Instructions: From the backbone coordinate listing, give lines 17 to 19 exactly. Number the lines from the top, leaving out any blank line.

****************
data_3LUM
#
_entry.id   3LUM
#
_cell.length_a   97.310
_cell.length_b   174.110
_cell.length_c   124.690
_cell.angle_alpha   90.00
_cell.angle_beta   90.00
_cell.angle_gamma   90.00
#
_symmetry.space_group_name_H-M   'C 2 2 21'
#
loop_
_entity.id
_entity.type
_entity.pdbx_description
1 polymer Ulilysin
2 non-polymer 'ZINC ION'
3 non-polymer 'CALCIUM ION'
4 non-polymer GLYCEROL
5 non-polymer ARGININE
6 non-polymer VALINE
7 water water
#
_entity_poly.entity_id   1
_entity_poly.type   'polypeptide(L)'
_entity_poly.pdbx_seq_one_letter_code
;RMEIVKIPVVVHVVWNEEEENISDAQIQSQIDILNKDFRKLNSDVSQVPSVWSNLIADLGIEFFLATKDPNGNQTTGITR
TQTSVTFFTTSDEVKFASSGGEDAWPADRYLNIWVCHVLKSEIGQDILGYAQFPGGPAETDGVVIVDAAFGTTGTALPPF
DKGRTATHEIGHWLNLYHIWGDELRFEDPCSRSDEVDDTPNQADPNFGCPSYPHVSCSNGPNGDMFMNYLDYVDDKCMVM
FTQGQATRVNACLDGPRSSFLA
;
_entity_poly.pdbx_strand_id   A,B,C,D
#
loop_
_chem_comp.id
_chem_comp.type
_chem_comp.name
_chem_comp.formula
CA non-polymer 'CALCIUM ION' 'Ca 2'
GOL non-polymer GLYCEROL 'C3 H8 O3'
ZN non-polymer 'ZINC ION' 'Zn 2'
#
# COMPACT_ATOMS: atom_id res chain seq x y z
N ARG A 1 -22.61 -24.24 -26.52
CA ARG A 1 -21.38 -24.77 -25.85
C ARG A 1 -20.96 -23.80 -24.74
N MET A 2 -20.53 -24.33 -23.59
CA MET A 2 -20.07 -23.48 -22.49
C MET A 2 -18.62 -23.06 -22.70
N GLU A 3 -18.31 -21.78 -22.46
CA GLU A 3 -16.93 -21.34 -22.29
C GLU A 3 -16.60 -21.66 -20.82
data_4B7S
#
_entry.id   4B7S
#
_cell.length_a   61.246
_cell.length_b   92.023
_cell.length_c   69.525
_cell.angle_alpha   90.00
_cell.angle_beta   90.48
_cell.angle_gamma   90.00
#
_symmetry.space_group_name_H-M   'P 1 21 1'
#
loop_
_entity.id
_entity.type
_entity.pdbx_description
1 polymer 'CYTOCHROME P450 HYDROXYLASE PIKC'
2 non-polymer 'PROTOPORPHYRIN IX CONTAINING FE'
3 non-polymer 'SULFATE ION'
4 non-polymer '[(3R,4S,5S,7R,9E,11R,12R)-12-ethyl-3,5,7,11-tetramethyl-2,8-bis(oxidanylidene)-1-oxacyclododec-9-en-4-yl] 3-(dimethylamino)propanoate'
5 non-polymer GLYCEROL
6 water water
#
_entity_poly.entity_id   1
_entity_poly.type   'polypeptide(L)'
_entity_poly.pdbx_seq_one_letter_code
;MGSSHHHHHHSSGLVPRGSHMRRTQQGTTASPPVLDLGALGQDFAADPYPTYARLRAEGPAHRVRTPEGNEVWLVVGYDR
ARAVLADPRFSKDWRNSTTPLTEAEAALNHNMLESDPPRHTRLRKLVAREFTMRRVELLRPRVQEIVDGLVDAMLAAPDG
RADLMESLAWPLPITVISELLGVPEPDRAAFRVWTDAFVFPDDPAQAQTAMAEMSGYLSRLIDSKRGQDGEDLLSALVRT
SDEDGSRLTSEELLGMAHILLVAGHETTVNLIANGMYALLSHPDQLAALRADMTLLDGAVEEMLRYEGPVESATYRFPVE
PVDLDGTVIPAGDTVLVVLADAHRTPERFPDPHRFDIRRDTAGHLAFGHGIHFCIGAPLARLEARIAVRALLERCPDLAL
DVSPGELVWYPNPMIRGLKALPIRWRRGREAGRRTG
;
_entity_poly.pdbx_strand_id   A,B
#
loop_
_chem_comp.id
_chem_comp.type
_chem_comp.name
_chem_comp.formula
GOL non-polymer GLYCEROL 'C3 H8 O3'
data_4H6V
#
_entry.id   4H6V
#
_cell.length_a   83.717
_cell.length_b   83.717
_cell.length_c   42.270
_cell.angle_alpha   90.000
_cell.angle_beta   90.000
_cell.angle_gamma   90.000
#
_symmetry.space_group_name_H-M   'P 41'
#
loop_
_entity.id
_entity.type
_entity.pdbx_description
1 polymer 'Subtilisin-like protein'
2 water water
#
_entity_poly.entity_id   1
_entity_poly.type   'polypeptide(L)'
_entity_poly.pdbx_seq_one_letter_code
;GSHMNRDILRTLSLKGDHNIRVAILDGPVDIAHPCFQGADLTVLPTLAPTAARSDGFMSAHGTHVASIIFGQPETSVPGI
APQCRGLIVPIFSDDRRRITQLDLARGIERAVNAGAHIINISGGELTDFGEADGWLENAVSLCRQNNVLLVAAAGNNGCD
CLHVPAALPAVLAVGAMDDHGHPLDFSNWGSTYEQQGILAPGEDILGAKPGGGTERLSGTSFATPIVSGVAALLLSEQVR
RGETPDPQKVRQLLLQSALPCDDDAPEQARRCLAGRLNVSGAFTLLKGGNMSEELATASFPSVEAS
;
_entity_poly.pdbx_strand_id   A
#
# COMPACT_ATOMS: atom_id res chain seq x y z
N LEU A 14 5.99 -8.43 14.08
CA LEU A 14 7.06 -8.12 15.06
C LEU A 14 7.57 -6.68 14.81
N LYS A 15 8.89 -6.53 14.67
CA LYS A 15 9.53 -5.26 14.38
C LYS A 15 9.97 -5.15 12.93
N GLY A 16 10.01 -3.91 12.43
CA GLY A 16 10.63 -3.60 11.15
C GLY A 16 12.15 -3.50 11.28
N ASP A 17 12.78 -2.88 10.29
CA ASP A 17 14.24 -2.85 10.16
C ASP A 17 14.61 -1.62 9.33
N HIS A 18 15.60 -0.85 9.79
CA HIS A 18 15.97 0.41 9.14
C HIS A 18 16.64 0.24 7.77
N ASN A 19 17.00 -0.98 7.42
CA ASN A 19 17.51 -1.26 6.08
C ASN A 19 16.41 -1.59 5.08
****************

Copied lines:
_entity.pdbx_description
1 polymer Ulilysin
2 non-polymer 'ZINC ION'